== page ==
Monday, December 10, 2007

ASK NOT FOR WHOM THE HORN HONKS... honks for thee.

A few days ago I was talking to Velociman, and the conversation eventually degenerated - as it so often does - to matters Vile and Repugnant.

Somehow (I forget exactly how), we got onto the topic of roadkill. It may have been because V-man was enroute to Jacksonville and, while cruising through a wide spot in the road, may have seen some fragrant small-town menu offerings at the local barbecue, chili, and outpatient surgery joint. But how we got there, topicwise, matters less than the fact that, well, we were there.

Most of us of driving age have had Roadkill Experience. If we ourselves (Gawd forbid) have never had direct vehicular contact with a living beast, we certainly have seen the aftermath. I particularly remember seeing a dead cow alongside the inner shoulder of northbound I-85 in Georgia one day. Wonder what the other guy looked like. A cow is a massive thing to deal with at 75 MPH, unless you’re driving an eighteen-wheeler. And even then, it’ll put a major ding in your grille.

Hate to be on the Disposal Crew, the guys who have to drag those fly-blown, reeking carcasses off to the local Rendering Plant: “Your Local Used Cow Dealer.” Nasty job, that.

There was also one time - same road, perhaps a little farther north - I was driving at dusk and had to slow to a crawl because a herd of deer had wandered onto the roadway. I was hoping one of ’em wouldn’t panic and send the whole herd thudding frantically into my car. If you’ve ever tried to visualize what the expression “deer in the headlights” means, this was it: about twenty pairs of eyes, glowing with the reflected light of my low-beams, milling stupidly about.

The Missus and I have driven long stretches of fog- and rain-shrouded interstate at night in the cold season, knuckles white with tension on the wheel, fearing the sudden appearance of a deer or other large beastie. You do not want one of them going through your windshield as you cruise along at well over a mile a minute.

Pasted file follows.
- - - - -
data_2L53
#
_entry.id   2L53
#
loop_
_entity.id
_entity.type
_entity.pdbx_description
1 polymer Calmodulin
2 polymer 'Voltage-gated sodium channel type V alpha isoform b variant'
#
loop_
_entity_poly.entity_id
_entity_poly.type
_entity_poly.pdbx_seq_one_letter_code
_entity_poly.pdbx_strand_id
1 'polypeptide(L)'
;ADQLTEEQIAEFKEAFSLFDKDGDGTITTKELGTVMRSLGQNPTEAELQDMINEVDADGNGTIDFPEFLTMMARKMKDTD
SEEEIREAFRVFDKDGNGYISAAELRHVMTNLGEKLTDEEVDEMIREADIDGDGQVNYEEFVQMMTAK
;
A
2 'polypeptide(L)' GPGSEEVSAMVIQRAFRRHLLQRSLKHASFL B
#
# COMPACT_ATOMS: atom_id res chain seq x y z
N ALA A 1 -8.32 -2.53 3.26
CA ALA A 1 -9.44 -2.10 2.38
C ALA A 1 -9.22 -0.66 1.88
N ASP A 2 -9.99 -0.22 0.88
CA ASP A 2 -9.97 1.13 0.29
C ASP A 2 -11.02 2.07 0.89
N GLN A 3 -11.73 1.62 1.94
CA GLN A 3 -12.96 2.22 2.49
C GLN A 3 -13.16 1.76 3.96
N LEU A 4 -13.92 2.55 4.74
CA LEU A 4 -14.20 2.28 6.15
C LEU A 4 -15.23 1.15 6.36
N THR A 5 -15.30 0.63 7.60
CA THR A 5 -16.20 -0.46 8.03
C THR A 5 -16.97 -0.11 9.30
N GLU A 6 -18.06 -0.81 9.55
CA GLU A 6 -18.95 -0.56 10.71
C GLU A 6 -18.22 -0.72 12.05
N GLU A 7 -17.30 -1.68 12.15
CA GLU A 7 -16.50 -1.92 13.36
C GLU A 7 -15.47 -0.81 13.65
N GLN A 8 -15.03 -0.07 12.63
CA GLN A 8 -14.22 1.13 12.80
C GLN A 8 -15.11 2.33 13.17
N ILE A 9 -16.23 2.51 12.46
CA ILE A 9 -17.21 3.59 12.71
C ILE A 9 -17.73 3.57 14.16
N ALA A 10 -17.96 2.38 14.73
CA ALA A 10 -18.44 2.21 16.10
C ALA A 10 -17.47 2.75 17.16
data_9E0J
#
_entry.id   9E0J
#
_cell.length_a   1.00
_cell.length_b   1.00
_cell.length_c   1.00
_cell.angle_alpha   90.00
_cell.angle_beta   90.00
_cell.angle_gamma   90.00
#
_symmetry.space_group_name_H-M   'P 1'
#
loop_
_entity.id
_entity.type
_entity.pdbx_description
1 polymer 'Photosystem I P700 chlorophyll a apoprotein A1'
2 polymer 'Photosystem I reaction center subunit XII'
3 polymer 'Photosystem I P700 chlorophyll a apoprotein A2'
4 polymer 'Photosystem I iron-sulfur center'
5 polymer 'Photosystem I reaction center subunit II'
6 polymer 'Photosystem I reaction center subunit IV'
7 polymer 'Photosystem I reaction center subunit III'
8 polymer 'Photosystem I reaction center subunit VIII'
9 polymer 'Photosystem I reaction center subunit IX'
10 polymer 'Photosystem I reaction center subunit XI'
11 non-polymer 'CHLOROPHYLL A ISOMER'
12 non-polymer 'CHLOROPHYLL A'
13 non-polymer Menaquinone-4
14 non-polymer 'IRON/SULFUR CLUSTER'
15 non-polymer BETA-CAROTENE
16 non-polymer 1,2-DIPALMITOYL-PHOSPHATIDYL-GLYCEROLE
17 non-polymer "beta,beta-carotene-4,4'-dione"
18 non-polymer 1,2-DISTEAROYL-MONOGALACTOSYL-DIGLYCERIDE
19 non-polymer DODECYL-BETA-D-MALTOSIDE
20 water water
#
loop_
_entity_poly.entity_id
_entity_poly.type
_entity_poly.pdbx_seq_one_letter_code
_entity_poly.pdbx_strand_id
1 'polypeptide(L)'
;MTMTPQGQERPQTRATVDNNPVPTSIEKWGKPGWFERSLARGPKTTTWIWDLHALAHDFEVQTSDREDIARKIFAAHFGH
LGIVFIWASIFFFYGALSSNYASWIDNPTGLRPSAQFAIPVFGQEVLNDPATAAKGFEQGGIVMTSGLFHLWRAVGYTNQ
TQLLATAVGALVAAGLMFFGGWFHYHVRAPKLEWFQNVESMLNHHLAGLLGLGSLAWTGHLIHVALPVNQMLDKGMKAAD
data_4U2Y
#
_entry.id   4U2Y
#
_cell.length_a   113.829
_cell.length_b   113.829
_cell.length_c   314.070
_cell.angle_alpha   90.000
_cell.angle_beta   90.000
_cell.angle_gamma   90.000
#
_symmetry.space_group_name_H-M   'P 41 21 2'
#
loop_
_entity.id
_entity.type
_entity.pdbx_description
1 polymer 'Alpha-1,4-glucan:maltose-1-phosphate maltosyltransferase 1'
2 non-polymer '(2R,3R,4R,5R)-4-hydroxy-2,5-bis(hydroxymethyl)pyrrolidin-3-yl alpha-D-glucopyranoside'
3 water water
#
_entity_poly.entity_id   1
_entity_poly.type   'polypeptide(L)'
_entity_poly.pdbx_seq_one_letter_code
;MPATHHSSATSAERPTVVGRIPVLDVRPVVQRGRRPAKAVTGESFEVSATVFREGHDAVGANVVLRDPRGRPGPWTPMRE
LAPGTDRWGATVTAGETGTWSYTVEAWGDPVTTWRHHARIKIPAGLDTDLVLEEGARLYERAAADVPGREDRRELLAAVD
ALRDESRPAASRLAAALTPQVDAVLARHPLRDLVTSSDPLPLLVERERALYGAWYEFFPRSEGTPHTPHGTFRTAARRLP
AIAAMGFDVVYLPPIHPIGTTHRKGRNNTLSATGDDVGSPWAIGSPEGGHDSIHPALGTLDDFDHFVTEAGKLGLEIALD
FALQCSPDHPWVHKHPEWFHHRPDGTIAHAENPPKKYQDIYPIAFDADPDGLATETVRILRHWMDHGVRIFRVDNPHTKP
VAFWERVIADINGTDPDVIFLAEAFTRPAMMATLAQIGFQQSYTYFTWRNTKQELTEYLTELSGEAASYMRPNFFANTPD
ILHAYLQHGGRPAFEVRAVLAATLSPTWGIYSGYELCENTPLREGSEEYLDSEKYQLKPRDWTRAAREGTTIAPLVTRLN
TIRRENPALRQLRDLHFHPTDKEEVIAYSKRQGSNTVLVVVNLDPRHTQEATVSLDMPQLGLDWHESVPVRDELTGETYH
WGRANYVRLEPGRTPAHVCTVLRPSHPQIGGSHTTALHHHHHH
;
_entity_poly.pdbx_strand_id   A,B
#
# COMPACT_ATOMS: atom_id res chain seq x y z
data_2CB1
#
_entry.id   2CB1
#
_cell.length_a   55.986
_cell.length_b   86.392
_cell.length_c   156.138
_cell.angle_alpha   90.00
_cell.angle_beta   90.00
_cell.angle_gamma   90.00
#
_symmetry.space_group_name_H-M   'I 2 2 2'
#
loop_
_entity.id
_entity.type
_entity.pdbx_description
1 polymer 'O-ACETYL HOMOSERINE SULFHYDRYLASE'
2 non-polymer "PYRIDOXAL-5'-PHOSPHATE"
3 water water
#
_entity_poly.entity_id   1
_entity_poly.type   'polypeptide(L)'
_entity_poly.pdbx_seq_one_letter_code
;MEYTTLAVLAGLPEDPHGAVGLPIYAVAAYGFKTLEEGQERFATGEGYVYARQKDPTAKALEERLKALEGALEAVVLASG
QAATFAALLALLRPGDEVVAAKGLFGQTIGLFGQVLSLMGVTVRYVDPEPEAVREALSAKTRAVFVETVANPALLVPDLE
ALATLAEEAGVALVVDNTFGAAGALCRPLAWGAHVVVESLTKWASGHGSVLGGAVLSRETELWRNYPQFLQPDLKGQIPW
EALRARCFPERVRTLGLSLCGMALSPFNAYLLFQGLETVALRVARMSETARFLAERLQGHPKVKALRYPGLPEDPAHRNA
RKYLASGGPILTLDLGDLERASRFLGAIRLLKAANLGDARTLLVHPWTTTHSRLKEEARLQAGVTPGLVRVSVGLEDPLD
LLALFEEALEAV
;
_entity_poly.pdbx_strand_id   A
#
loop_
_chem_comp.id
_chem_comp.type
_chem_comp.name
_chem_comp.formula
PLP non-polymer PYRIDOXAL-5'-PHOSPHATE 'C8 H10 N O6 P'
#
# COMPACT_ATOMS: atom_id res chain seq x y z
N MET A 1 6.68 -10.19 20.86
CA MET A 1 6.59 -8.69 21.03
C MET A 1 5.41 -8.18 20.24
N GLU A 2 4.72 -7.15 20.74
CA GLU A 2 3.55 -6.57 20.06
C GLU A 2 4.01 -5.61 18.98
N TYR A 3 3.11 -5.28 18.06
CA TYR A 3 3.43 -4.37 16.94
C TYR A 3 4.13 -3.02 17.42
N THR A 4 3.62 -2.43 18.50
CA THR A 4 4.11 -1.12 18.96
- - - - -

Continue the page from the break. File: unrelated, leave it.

The smaller critters may be less scary from the standpoint of being less likely to cause you to become Roadkill-Kill, but what they lack in retributive potential, they make up for in emotional engagement. It’s hard to see a half-decayed cat or dog on the shoulder of a highway without feeling a momentary pang, the knowledge that that carrion-heap might possibly have been someone’s pet.

And so we assuage our pain by lowbrow attempts at humor. We give the roadkill a funny name.

Road Pizza.

Road Latka. (Smaller than a road pizza.)

We make up dopey songs:
Oh, Tom-a-Toad,
Oh, Tom-a-Toad,
Why are you lying in the road?
Yeah. Roadkill Humor. It’s black humor, sure, because at its heart, there is the dark realization that the Secret McDonald’s Motto has more than just a grain of truth to it: We are all meat.

I still have a very clear memory of my first up-close-and-personal encounter with roadkill. I was in second grade, give or take a year or so, and I was playing with some friends who lived across the street from our elementary school. We heard the squeal of brakes...

...and minutes later, we were in the midst of a small crowd that had gathered where a dog had been struck by a car.

It had been a spaniel of some kind, with a brown and white coat. From the neck up, he looked normal enough - almost as though he had inexplicably decided to take a nap in the middle of the street. But from the neck down, he was like nothing so much as a big, wet sack of Jimmy Dean Breakfast Sausage. With paws.

We watched - too fascinated to be sickened - as someone used a flat-bladed shovel to scrape the remains of the dog up into a bushel basket. I can still hear the sound of that shovel against the asphalt, sounding out the death-knell for someone’s family pet. It was the sound of mortality, and I was hearing it for the first time.

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